I'm experimenting with a power supply circuit to bring 24VAC down to 5VDC. I have an L7805CV, but rectified (a bridge) and smoothed (a 33μF electrolytic), the input is still \$40V_{peak}\$, which is more than the max input voltage the regulator can take. Looking at the regulator's datasheet, it suggests the following "High Input Voltage Circuit", which notes "\$V_{in} = V_i - (V_Z + V_{BE})\$", but doesn't offer any guidance on Q1 or R1:


simulate this circuit – Schematic created using CircuitLab

I have a 27V (½W) zener (NTE 1N5033A), but either

  1. i'm misunderstanding something,
  2. my diode is mislabeled, or
  3. i've damaged it,

because when i orient it as indicated, with the striped cathode end toward \$V_i\$, the voltage at \$V_{in}\$ is the full 40V minus approx. 2 diode-drops and the voltage across the zener is only about 0.7V. (Note that at this point, i have a 33k resistor to ground in place of the 7805 so i don't damage it until i get the limiter right.)

My multimeter's diode setting seems to indicate that the markings on the diode are backward. That is, it behaves opposite the way my other diodes do.

If i install it the other way around, the voltage at \$V_{in}\$ is only about 12V, which is approximately 40V - 27V - a reasonable \$V_{BE}\$.

It is possible that it's really just marked wrong? I made some mistakes wiring it up the first time and something let out a wisp of smoke before i cut the power, but i wasn't able to figure out which component, and everything i've been able to test measures okay. Could overcurrent have somehow magically reversed this diode?

I added some bits to make it simulate better: https://www.circuitlab.com/circuit/9b6y3x/weird-zener-limited-7805/

Here's a picture of the diode in situ, along with its packaging:

enter image description here

Here's a picture of a 7.5V zener from the same manufacturer with the same diagram on the back of the package:

enter image description here

The second Zener's polarity is what you'd expect; only the 27V zener is weird.

  • \$\begingroup\$ Some manufacturers sell the parts under a different name than "zener diode", which justifies (in their eyes) to move the band to the anode. I've read an article on it a while ago, but can't find it right now and can't remember the alternative diode name for them. Anyways always check a zener's polarity. \$\endgroup\$
    – jippie
    Jun 3, 2013 at 6:41
  • \$\begingroup\$ @jippie i will from now on! :) \$\endgroup\$ Jun 3, 2013 at 7:12
  • \$\begingroup\$ Overcurrent cannot magically 'reverse' a zener, at least not in my experience. It can and will let out that magic zener barrier smoke that makes the device work, however. \$\endgroup\$ Jun 3, 2013 at 12:35
  • 3
    \$\begingroup\$ Just for future reference, the zener effect is a very specific effect and in Si it renders a breakdown voltage ~ 5.6 V. Higher voltages are typically avalanche diodes, which is a different mechanism but the term "zener" has erroneously come to be applied to both types. The distinction is important when you are using the Temperature coefficient of voltage (which is different between the two processes). Some voltage ranges of these breakdown diodes have contributions from both effects so it can be confusing. \$\endgroup\$ Jun 3, 2013 at 15:26
  • \$\begingroup\$ too late too reply now, but the breadboard has this zener diode inserted the wrong way :-). Cathode with white strip has to be at the big capacitor side, on the left! \$\endgroup\$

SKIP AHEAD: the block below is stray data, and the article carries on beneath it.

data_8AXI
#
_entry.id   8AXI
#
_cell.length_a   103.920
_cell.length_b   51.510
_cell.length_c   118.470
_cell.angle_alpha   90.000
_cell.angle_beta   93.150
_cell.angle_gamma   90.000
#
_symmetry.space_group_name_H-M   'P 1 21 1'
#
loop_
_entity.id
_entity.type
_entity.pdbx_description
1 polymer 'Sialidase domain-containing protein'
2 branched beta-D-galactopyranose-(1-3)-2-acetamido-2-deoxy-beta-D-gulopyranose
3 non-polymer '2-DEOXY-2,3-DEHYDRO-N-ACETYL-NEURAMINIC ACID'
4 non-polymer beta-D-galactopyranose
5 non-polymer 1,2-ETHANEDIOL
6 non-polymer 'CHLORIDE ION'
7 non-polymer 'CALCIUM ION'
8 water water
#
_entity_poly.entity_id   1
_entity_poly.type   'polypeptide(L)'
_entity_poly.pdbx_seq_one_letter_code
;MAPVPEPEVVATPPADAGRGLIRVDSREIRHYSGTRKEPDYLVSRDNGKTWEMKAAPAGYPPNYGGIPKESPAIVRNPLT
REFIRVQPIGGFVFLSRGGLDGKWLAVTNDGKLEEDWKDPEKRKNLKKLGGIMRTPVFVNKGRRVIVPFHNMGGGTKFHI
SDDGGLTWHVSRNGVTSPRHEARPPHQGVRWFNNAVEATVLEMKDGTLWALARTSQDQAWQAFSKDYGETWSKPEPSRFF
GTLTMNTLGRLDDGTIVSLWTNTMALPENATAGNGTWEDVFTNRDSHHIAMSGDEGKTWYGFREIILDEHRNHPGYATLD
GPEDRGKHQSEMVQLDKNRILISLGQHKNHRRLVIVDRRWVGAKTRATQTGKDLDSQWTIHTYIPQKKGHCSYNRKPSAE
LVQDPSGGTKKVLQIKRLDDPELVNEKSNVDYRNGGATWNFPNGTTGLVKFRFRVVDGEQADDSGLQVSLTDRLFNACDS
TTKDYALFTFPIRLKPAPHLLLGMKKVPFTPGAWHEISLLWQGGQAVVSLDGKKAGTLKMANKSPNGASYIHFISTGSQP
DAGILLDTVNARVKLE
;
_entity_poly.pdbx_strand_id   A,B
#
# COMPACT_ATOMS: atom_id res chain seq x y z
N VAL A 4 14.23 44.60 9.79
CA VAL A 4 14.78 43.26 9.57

– Zman
    Jun 24, 2018 at 2:53

2 Answers 2


The behavior you describe reproduces in the simulated circuit exactly. If we configure the Zener to a 25 reverse voltage and have it in the circuit the right way, Q1 drops around 25V. If we reverse the Zener, we get approximately two junction drops, as you found empirically. So it looks like you have the right circuit, and that the Zener is marked wrong. The stripe on the diode should correspond to the cathode bar on the schematic.

A long-standing rumor is that NTE buys other manufacturers' semiconductors and stick their own name and their own NTE-specific part numbers on them, possibly after testing the parts to figure out what they are. Maybe your diode came from a batch that ended up as NTE because they were marked backwards.

  • \$\begingroup\$ Ha! That would be amusing. \$\endgroup\$ Jun 3, 2013 at 6:44

The black ring on the Zener should typically be the same as the "bar" on the schematic. However, weird manufacturers may do weird things. Have you checked the markings on the Zener to the data sheet? What brand and model Zener is it?

Overvolting a Zener and letting out the magic smoke will typically just make it short out, it won't "reverse" the direction of it.

Note that the circuit shown is basically just building another (simpler) voltage regulator to burn off the voltage seen by the Zener. If you want to go from 40V to 5V drawing more than a few milliamps, you probably want to use a switching buck converter, rather than a linear regulator, to avoid generating 8x as much heat in regulation as you actually put out as useful regulated current/voltage.

  • \$\begingroup\$ Thanks! I added more info and pictures (though i could neither inline the images nor even make them proper links due to low reputation). Re: buck converters, that was what i was going to play with next, but i'm trying to baby-step my way up the complexity ladder :) The only reason i'm even using 24VAC is that i'm powering lawn-sprinkler solenoids and thought having two transformers would be silly/bulky. Really, though, a 7.5VAC transformer would make a lot less heat. Anyway, this reversed zener was bizarre enough that i wanted to ask for help online. \$\endgroup\$ Jun 3, 2013 at 6:24

Your Answer

By clicking “Post Your Answer”, you agree to our terms of service and acknowledge you have read our privacy policy.

Not the answer you're looking for? Browse other questions tagged or ask your own question.